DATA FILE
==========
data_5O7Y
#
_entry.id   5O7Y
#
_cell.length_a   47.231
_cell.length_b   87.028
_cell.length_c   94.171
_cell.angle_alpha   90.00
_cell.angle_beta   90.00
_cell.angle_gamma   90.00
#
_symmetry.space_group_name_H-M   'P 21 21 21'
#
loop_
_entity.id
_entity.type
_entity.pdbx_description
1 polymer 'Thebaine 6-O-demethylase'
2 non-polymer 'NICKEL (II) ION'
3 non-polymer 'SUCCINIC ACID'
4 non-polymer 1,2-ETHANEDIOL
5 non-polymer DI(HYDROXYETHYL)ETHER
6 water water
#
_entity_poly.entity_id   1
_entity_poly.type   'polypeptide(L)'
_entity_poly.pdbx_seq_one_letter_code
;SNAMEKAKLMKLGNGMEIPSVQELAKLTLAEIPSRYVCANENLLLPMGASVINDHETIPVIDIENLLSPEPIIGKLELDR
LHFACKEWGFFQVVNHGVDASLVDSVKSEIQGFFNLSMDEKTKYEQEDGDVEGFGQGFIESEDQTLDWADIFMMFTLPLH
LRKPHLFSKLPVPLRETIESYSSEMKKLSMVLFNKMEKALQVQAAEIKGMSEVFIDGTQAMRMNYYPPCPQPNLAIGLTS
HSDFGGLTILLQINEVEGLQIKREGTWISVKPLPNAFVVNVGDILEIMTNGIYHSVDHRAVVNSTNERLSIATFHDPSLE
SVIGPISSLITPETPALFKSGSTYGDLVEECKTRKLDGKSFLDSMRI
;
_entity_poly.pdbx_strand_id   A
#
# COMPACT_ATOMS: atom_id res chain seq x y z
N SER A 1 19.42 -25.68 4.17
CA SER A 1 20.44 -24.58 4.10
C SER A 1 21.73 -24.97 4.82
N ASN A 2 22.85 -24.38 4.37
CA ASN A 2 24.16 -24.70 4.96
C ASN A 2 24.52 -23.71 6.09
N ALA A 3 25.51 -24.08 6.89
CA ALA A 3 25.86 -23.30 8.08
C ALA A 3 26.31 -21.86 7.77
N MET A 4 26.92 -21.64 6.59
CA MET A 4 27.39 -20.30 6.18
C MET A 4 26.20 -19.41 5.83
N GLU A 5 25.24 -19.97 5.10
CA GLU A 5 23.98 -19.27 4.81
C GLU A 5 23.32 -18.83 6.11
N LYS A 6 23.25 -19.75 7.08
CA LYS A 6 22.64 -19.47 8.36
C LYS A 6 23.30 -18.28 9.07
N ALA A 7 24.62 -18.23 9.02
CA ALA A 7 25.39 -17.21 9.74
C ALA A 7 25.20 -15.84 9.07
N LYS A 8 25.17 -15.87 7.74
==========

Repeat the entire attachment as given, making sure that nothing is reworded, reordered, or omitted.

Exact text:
data_5O7Y
#
_entry.id   5O7Y
#
_cell.length_a   47.231
_cell.length_b   87.028
_cell.length_c   94.171
_cell.angle_alpha   90.00
_cell.angle_beta   90.00
_cell.angle_gamma   90.00
#
_symmetry.space_group_name_H-M   'P 21 21 21'
#
loop_
_entity.id
_entity.type
_entity.pdbx_description
1 polymer 'Thebaine 6-O-demethylase'
2 non-polymer 'NICKEL (II) ION'
3 non-polymer 'SUCCINIC ACID'
4 non-polymer 1,2-ETHANEDIOL
5 non-polymer DI(HYDROXYETHYL)ETHER
6 water water
#
_entity_poly.entity_id   1
_entity_poly.type   'polypeptide(L)'
_entity_poly.pdbx_seq_one_letter_code
;SNAMEKAKLMKLGNGMEIPSVQELAKLTLAEIPSRYVCANENLLLPMGASVINDHETIPVIDIENLLSPEPIIGKLELDR
LHFACKEWGFFQVVNHGVDASLVDSVKSEIQGFFNLSMDEKTKYEQEDGDVEGFGQGFIESEDQTLDWADIFMMFTLPLH
LRKPHLFSKLPVPLRETIESYSSEMKKLSMVLFNKMEKALQVQAAEIKGMSEVFIDGTQAMRMNYYPPCPQPNLAIGLTS
HSDFGGLTILLQINEVEGLQIKREGTWISVKPLPNAFVVNVGDILEIMTNGIYHSVDHRAVVNSTNERLSIATFHDPSLE
SVIGPISSLITPETPALFKSGSTYGDLVEECKTRKLDGKSFLDSMRI
;
_entity_poly.pdbx_strand_id   A
#
# COMPACT_ATOMS: atom_id res chain seq x y z
N SER A 1 19.42 -25.68 4.17
CA SER A 1 20.44 -24.58 4.10
C SER A 1 21.73 -24.97 4.82
N ASN A 2 22.85 -24.38 4.37
CA ASN A 2 24.16 -24.70 4.96
C ASN A 2 24.52 -23.71 6.09
N ALA A 3 25.51 -24.08 6.89
CA ALA A 3 25.86 -23.30 8.08
C ALA A 3 26.31 -21.86 7.77
N MET A 4 26.92 -21.64 6.59
CA MET A 4 27.39 -20.30 6.18
C MET A 4 26.20 -19.41 5.83
N GLU A 5 25.24 -19.97 5.10
CA GLU A 5 23.98 -19.27 4.81
C GLU A 5 23.32 -18.83 6.11
N LYS A 6 23.25 -19.75 7.08
CA LYS A 6 22.64 -19.47 8.36
C LYS A 6 23.30 -18.28 9.07
N ALA A 7 24.62 -18.23 9.02
CA ALA A 7 25.39 -17.21 9.74
C ALA A 7 25.20 -15.84 9.07
N LYS A 8 25.17 -15.87 7.74